The doctrine of predestination—as controversial as it is—has received comparatively little thoughtful attention, and is rarely understood even in Reformed circles. It is a doctrine, however, contained in the creeds of confessions of most evangelical churches, and Christians would do well to explore it more thoughtfully.
The tendency of our enlightened age is to look upon Calvinism as outdated and obsolete. Because of this contemporary attitude toward Calvinism, and because of the general lack of thoughtful and well-reasoned writing on Reformed doctrines, The Reformed Doctrine of Predestination is of great importance. In this volume, Boettner does not aim to set forth a new system of theological thought, but rather gives a re-statement of Reformed theology. He affirms Calvinism as both the teaching of the Bible and as an important part of the church’s history.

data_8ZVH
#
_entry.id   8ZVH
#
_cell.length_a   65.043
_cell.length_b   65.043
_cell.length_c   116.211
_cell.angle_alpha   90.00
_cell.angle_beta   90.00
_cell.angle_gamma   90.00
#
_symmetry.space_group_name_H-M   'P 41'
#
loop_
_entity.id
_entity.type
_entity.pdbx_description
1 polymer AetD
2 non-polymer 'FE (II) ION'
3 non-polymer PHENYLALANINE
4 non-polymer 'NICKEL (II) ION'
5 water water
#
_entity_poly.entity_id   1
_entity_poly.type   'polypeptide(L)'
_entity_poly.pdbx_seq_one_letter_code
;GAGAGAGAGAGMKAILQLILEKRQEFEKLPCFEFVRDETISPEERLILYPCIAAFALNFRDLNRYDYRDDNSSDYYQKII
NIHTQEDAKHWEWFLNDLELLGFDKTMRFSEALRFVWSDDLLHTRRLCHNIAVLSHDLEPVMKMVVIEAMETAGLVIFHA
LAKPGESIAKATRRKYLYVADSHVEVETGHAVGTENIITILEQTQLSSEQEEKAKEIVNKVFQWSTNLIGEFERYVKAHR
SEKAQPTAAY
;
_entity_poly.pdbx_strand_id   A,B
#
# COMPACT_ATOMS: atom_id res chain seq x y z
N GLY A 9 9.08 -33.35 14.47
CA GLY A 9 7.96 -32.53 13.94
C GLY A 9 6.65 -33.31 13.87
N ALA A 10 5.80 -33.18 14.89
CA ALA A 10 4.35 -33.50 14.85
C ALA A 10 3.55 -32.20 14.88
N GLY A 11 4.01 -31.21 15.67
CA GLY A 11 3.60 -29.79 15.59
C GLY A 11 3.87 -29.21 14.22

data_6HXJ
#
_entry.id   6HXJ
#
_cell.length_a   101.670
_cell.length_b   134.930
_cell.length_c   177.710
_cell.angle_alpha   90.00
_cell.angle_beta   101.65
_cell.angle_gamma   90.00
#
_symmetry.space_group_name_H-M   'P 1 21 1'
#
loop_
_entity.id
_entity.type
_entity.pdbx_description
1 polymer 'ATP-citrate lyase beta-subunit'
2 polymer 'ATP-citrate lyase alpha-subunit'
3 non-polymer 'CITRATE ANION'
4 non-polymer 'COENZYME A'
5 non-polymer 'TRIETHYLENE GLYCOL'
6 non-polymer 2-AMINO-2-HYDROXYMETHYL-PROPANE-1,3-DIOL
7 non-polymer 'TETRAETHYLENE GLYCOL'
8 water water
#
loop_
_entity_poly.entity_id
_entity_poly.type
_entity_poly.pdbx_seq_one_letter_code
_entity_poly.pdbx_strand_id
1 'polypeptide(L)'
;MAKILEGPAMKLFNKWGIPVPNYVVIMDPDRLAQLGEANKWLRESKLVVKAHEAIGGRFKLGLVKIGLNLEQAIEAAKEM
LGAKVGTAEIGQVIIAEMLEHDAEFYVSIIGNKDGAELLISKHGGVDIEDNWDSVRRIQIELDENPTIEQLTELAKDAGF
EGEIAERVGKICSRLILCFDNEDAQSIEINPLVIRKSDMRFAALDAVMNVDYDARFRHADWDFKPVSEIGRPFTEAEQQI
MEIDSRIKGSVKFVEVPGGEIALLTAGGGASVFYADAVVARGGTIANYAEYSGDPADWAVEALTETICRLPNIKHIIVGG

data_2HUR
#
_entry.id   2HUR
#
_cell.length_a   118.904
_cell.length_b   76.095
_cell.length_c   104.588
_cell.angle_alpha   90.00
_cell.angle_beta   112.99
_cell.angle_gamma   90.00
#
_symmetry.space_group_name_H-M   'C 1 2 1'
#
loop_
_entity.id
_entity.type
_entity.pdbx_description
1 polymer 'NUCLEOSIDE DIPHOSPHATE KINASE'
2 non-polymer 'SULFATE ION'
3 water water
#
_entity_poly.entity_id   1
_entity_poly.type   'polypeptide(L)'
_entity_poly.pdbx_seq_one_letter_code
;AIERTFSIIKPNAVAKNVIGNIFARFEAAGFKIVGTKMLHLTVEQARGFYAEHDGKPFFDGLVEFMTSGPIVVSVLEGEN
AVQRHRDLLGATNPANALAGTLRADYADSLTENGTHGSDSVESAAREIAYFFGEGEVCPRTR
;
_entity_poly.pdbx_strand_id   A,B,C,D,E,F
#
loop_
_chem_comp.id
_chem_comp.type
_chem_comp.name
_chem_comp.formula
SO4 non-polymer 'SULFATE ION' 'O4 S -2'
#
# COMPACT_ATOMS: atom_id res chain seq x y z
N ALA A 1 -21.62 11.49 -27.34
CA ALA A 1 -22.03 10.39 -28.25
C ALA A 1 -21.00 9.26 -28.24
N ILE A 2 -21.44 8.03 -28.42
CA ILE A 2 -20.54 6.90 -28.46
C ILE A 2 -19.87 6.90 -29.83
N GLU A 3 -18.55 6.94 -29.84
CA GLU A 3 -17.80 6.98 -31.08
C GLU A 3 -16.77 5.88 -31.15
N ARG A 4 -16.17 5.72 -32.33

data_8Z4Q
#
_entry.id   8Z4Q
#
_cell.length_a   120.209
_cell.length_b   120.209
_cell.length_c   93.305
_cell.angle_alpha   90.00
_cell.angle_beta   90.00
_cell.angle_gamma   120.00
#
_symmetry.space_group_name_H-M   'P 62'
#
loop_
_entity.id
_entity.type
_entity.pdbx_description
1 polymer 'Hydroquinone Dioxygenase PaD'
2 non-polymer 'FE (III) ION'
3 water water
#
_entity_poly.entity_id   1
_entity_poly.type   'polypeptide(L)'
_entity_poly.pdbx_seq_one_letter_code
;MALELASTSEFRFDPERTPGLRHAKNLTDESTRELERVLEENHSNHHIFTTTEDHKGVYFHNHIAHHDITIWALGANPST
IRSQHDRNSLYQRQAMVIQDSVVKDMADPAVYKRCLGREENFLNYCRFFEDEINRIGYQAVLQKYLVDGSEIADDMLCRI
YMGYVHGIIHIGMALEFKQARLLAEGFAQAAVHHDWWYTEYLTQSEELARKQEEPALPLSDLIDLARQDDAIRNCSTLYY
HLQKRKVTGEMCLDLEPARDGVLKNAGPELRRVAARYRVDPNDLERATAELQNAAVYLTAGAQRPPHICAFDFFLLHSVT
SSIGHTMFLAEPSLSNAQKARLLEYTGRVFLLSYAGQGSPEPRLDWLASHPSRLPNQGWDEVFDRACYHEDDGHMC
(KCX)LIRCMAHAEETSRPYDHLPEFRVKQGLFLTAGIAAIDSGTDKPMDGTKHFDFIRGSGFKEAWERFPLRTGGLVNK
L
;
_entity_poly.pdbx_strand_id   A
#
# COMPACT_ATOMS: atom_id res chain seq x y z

Not only a clear and cogent presentation of the Reformed doctrine of predestination but of all the great distinctive doctrines of the Reformed faith. . . . The practical importance of Calvinism is stressed. The chapter on Calvinism in history will prove illuminating to many.